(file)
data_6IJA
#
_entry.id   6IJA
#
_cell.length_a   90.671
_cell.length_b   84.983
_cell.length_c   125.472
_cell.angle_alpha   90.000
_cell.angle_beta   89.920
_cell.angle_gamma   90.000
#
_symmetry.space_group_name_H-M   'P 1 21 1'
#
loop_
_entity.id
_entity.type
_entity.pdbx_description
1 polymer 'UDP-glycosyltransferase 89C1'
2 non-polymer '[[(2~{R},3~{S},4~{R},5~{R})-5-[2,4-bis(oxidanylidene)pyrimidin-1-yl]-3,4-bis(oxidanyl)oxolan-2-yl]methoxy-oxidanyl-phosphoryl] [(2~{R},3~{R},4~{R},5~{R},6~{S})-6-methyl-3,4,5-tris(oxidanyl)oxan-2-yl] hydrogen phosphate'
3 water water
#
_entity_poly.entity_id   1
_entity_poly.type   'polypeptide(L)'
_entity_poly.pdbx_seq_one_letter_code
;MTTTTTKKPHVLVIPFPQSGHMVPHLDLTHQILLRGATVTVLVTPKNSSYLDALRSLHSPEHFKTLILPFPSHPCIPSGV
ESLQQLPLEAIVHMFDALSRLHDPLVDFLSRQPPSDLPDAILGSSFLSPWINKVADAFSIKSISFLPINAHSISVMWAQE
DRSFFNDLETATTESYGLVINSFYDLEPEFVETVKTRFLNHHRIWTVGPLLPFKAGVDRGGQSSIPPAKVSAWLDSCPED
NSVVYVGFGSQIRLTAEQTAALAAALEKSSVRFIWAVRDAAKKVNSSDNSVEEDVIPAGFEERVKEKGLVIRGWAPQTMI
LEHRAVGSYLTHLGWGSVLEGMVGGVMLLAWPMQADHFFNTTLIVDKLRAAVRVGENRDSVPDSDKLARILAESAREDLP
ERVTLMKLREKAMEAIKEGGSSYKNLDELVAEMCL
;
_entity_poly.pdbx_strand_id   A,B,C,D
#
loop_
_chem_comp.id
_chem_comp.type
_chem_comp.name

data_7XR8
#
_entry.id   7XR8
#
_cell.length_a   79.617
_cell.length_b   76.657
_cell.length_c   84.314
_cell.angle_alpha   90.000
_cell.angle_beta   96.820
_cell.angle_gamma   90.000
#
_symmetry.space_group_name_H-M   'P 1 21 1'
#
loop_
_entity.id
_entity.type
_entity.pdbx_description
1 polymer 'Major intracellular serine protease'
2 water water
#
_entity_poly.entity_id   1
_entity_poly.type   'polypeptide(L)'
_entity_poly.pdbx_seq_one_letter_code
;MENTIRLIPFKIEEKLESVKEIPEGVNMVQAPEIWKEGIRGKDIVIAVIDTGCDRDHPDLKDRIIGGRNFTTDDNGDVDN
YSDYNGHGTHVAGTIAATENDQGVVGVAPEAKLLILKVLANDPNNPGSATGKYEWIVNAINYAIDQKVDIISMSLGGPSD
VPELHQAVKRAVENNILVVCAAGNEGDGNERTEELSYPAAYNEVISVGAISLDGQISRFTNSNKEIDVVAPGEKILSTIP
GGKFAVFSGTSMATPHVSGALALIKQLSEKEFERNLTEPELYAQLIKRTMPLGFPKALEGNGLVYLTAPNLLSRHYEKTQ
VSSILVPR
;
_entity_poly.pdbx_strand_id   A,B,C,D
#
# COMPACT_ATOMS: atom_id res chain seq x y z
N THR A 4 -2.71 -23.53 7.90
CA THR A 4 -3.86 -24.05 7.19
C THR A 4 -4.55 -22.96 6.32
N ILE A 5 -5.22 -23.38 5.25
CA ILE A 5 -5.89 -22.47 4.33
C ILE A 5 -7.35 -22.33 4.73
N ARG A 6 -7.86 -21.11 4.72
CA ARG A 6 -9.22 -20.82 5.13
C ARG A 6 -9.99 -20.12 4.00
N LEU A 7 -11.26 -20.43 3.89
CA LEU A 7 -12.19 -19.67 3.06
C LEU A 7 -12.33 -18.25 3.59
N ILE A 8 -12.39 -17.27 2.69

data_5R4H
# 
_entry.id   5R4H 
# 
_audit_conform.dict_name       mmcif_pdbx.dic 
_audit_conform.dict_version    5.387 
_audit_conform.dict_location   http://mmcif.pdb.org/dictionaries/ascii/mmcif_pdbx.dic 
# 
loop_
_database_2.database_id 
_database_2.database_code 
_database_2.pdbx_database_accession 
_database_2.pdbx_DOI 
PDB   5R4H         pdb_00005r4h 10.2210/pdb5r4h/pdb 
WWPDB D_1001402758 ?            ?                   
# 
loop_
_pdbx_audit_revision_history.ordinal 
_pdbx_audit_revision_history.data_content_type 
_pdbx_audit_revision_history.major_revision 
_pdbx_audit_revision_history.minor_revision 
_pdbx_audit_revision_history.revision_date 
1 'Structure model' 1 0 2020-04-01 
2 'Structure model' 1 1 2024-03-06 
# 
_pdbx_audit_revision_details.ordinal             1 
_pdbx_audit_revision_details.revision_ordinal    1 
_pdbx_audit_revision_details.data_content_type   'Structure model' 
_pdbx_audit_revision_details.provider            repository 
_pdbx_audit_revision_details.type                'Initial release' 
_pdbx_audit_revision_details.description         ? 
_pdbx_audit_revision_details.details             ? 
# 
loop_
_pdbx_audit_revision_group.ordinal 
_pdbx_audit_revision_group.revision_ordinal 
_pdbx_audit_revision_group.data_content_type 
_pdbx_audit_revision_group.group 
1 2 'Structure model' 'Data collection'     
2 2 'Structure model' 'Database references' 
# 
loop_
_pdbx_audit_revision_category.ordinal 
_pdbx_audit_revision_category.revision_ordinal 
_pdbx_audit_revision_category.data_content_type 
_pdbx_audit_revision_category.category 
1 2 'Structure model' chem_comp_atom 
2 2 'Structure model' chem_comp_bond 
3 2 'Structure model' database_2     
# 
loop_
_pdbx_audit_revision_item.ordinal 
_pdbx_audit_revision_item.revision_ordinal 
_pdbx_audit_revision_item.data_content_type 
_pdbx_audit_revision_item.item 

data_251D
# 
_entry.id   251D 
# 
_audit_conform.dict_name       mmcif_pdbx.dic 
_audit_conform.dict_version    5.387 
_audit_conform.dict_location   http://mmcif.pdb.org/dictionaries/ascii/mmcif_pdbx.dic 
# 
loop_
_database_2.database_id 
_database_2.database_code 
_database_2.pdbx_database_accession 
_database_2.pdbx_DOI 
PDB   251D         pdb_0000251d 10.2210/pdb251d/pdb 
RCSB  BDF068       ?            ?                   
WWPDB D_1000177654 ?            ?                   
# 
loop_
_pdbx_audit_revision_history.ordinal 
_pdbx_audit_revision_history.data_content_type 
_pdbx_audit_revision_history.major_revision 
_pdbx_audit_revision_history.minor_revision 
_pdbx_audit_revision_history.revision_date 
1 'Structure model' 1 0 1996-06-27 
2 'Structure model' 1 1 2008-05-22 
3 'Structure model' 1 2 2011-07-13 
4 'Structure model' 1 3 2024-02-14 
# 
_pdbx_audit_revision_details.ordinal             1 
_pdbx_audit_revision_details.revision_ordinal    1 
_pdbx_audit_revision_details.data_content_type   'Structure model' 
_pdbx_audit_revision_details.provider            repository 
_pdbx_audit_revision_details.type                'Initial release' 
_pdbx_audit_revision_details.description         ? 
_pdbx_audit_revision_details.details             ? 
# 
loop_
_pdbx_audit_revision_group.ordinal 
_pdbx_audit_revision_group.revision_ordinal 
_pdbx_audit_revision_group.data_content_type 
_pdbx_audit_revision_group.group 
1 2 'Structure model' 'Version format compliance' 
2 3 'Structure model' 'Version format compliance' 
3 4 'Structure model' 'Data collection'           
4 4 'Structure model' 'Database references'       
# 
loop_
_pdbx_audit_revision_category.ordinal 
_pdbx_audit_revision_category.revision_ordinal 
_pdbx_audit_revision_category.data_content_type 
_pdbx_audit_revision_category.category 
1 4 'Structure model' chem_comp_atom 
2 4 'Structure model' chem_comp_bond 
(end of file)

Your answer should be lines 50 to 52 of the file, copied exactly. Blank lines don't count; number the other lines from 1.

#
loop_
_entity.id